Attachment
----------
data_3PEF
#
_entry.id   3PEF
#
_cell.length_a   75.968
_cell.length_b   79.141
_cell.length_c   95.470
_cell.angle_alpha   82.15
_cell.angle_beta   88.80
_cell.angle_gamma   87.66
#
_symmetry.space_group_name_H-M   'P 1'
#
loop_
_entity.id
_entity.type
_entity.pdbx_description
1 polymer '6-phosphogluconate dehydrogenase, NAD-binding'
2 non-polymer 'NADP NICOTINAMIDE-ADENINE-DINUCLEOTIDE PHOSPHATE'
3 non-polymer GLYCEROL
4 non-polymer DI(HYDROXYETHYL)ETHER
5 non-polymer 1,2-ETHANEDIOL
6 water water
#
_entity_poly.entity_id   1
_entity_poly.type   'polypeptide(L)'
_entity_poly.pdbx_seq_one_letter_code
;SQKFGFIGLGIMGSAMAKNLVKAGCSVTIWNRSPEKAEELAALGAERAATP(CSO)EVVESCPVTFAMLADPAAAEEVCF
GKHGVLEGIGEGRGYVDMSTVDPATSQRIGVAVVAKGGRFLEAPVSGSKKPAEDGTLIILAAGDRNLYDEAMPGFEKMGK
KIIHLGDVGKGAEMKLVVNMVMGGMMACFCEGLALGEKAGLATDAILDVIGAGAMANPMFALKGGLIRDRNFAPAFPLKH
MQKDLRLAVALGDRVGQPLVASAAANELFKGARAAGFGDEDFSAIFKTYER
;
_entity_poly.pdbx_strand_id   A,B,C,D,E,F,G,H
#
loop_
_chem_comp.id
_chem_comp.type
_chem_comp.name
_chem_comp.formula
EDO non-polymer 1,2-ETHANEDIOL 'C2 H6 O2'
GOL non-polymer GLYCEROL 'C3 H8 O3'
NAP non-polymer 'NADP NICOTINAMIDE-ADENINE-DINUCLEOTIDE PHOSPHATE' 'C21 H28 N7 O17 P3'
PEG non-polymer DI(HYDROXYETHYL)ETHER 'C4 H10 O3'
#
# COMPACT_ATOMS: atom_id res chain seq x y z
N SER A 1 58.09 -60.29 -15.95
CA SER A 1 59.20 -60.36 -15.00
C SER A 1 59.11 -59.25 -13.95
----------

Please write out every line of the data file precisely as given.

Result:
data_3PEF
#
_entry.id   3PEF
#
_cell.length_a   75.968
_cell.length_b   79.141
_cell.length_c   95.470
_cell.angle_alpha   82.15
_cell.angle_beta   88.80
_cell.angle_gamma   87.66
#
_symmetry.space_group_name_H-M   'P 1'
#
loop_
_entity.id
_entity.type
_entity.pdbx_description
1 polymer '6-phosphogluconate dehydrogenase, NAD-binding'
2 non-polymer 'NADP NICOTINAMIDE-ADENINE-DINUCLEOTIDE PHOSPHATE'
3 non-polymer GLYCEROL
4 non-polymer DI(HYDROXYETHYL)ETHER
5 non-polymer 1,2-ETHANEDIOL
6 water water
#
_entity_poly.entity_id   1
_entity_poly.type   'polypeptide(L)'
_entity_poly.pdbx_seq_one_letter_code
;SQKFGFIGLGIMGSAMAKNLVKAGCSVTIWNRSPEKAEELAALGAERAATP(CSO)EVVESCPVTFAMLADPAAAEEVCF
GKHGVLEGIGEGRGYVDMSTVDPATSQRIGVAVVAKGGRFLEAPVSGSKKPAEDGTLIILAAGDRNLYDEAMPGFEKMGK
KIIHLGDVGKGAEMKLVVNMVMGGMMACFCEGLALGEKAGLATDAILDVIGAGAMANPMFALKGGLIRDRNFAPAFPLKH
MQKDLRLAVALGDRVGQPLVASAAANELFKGARAAGFGDEDFSAIFKTYER
;
_entity_poly.pdbx_strand_id   A,B,C,D,E,F,G,H
#
loop_
_chem_comp.id
_chem_comp.type
_chem_comp.name
_chem_comp.formula
EDO non-polymer 1,2-ETHANEDIOL 'C2 H6 O2'
GOL non-polymer GLYCEROL 'C3 H8 O3'
NAP non-polymer 'NADP NICOTINAMIDE-ADENINE-DINUCLEOTIDE PHOSPHATE' 'C21 H28 N7 O17 P3'
PEG non-polymer DI(HYDROXYETHYL)ETHER 'C4 H10 O3'
#
# COMPACT_ATOMS: atom_id res chain seq x y z
N SER A 1 58.09 -60.29 -15.95
CA SER A 1 59.20 -60.36 -15.00
C SER A 1 59.11 -59.25 -13.95